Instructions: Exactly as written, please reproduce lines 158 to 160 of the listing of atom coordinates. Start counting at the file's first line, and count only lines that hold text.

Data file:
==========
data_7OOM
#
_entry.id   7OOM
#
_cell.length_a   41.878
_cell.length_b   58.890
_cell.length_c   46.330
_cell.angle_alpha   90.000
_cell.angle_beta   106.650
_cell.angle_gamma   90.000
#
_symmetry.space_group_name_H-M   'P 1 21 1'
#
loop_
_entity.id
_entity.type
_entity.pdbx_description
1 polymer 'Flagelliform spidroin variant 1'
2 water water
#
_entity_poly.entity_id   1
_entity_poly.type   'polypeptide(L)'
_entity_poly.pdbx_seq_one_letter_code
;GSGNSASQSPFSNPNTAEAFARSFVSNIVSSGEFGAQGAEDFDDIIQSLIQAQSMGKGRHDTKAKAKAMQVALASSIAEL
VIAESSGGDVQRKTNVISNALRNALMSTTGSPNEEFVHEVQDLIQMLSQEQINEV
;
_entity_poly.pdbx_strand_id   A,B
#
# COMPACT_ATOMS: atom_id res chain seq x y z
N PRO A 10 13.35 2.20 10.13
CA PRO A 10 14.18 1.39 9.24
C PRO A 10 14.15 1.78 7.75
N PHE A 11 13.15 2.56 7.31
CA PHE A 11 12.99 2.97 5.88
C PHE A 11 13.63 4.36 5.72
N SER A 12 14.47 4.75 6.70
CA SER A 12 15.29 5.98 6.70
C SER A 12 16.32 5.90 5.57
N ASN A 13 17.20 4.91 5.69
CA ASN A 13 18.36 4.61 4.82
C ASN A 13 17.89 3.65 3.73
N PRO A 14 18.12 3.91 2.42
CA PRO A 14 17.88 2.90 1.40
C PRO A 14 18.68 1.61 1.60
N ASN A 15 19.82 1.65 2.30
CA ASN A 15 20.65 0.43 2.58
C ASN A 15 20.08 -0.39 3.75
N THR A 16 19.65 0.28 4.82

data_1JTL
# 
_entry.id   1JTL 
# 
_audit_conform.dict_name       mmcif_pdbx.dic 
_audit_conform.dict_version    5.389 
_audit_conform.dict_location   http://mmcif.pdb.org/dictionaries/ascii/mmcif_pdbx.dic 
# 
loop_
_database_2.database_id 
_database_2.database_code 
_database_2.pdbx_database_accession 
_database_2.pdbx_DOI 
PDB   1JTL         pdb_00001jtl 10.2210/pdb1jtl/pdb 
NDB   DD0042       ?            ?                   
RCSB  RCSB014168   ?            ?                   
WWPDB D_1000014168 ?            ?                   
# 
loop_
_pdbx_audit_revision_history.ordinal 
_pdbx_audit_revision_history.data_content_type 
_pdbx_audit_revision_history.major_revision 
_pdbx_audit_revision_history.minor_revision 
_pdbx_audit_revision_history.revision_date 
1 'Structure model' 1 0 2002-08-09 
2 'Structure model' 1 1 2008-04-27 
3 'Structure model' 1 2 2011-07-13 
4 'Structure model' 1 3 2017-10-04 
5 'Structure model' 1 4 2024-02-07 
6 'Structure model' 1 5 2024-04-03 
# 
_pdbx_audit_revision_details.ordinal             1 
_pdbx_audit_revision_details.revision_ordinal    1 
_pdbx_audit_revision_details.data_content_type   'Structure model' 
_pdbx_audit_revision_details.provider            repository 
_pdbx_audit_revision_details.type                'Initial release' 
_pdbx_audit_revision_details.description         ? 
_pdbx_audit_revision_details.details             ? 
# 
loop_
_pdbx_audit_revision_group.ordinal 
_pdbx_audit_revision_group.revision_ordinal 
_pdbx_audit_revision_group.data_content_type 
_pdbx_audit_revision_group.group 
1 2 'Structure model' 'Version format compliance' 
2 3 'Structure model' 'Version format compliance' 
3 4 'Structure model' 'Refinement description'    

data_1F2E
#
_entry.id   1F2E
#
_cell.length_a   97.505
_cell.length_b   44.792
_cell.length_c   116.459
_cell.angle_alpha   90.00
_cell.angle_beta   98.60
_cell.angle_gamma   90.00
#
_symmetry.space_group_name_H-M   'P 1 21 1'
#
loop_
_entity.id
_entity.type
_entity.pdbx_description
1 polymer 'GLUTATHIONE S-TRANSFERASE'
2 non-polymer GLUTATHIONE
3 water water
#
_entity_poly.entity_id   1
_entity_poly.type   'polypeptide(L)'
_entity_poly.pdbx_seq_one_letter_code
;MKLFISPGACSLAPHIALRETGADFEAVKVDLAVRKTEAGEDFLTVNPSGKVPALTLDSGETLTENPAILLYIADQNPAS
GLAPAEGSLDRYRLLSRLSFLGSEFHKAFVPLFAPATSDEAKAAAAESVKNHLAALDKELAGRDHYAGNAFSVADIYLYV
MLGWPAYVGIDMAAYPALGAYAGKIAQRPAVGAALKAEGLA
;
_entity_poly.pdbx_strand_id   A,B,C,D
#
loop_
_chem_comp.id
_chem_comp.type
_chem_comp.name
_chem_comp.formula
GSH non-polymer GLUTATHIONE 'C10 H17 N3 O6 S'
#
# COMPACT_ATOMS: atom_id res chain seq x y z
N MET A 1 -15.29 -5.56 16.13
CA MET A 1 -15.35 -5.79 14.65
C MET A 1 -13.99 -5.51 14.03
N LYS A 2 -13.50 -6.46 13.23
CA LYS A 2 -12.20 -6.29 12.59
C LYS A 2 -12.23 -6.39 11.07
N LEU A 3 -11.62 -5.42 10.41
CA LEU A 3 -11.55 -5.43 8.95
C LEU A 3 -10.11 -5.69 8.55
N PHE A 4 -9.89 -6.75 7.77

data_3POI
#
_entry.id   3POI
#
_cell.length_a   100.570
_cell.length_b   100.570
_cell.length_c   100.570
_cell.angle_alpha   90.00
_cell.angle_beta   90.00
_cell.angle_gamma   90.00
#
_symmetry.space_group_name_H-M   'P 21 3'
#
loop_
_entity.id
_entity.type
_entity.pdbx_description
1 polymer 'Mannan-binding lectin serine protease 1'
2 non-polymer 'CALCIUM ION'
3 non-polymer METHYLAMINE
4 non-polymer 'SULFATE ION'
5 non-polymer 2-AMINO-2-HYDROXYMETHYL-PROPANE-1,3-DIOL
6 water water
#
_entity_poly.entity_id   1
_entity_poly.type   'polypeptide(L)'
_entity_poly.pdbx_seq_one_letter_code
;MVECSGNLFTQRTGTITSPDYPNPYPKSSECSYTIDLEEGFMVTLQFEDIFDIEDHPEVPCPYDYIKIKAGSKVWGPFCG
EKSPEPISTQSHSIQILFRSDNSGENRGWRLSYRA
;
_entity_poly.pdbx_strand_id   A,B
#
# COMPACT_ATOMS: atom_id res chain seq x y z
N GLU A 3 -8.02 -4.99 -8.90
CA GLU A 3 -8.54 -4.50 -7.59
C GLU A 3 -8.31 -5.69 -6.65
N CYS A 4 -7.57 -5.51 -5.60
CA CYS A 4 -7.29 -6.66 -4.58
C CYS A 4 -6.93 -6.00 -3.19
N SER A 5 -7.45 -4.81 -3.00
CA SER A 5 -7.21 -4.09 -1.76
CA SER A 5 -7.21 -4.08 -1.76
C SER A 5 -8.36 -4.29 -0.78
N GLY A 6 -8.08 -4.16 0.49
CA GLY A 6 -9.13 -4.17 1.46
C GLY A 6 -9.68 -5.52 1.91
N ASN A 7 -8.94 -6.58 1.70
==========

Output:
_entity.id
_entity.type
_entity.pdbx_description